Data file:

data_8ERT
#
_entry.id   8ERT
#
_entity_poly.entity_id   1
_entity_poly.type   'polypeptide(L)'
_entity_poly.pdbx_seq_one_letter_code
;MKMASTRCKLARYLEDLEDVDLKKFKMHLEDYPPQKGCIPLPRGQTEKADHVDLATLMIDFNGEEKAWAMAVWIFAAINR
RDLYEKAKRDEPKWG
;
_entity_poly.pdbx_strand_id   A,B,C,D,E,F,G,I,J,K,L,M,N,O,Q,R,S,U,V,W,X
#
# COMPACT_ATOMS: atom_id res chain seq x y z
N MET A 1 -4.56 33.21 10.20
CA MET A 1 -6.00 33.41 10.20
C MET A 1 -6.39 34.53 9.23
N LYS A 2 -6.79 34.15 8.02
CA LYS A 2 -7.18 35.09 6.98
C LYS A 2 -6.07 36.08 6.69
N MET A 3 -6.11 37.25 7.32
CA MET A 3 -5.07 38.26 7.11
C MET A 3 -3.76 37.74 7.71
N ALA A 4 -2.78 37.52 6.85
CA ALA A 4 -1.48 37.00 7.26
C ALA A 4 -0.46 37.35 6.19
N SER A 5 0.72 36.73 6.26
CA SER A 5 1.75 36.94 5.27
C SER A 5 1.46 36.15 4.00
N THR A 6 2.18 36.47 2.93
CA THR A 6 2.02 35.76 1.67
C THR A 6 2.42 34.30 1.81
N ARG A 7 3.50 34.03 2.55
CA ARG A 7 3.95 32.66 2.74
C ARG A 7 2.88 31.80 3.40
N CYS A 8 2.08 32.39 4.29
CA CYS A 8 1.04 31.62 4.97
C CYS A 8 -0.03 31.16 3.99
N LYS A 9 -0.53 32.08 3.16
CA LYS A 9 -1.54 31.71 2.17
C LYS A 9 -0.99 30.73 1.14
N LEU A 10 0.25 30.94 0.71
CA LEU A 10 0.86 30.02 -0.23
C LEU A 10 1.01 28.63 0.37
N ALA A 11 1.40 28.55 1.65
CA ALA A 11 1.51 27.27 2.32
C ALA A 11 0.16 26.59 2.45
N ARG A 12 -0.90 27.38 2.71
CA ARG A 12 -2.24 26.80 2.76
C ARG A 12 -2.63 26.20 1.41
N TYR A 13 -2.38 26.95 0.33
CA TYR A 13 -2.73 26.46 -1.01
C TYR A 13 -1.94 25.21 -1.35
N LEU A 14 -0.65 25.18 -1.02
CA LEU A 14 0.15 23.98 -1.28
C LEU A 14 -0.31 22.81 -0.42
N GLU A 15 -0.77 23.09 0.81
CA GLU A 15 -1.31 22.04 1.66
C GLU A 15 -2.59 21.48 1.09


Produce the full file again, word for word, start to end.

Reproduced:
data_8ERT
#
_entry.id   8ERT
#
_entity_poly.entity_id   1
_entity_poly.type   'polypeptide(L)'
_entity_poly.pdbx_seq_one_letter_code
;MKMASTRCKLARYLEDLEDVDLKKFKMHLEDYPPQKGCIPLPRGQTEKADHVDLATLMIDFNGEEKAWAMAVWIFAAINR
RDLYEKAKRDEPKWG
;
_entity_poly.pdbx_strand_id   A,B,C,D,E,F,G,I,J,K,L,M,N,O,Q,R,S,U,V,W,X
#
# COMPACT_ATOMS: atom_id res chain seq x y z
N MET A 1 -4.56 33.21 10.20
CA MET A 1 -6.00 33.41 10.20
C MET A 1 -6.39 34.53 9.23
N LYS A 2 -6.79 34.15 8.02
CA LYS A 2 -7.18 35.09 6.98
C LYS A 2 -6.07 36.08 6.69
N MET A 3 -6.11 37.25 7.32
CA MET A 3 -5.07 38.26 7.11
C MET A 3 -3.76 37.74 7.71
N ALA A 4 -2.78 37.52 6.85
CA ALA A 4 -1.48 37.00 7.26
C ALA A 4 -0.46 37.35 6.19
N SER A 5 0.72 36.73 6.26
CA SER A 5 1.75 36.94 5.27
C SER A 5 1.46 36.15 4.00
N THR A 6 2.18 36.47 2.93
CA THR A 6 2.02 35.76 1.67
C THR A 6 2.42 34.30 1.81
N ARG A 7 3.50 34.03 2.55
CA ARG A 7 3.95 32.66 2.74
C ARG A 7 2.88 31.80 3.40
N CYS A 8 2.08 32.39 4.29
CA CYS A 8 1.04 31.62 4.97
C CYS A 8 -0.03 31.16 3.99
N LYS A 9 -0.53 32.08 3.16
CA LYS A 9 -1.54 31.71 2.17
C LYS A 9 -0.99 30.73 1.14
N LEU A 10 0.25 30.94 0.71
CA LEU A 10 0.86 30.02 -0.23
C LEU A 10 1.01 28.63 0.37
N ALA A 11 1.40 28.55 1.65
CA ALA A 11 1.51 27.27 2.32
C ALA A 11 0.16 26.59 2.45
N ARG A 12 -0.90 27.38 2.71
CA ARG A 12 -2.24 26.80 2.76
C ARG A 12 -2.63 26.20 1.41
N TYR A 13 -2.38 26.95 0.33
CA TYR A 13 -2.73 26.46 -1.01
C TYR A 13 -1.94 25.21 -1.35
N LEU A 14 -0.65 25.18 -1.02
CA LEU A 14 0.15 23.98 -1.28
C LEU A 14 -0.31 22.81 -0.42
N GLU A 15 -0.77 23.09 0.81
CA GLU A 15 -1.31 22.04 1.66
C GLU A 15 -2.59 21.48 1.09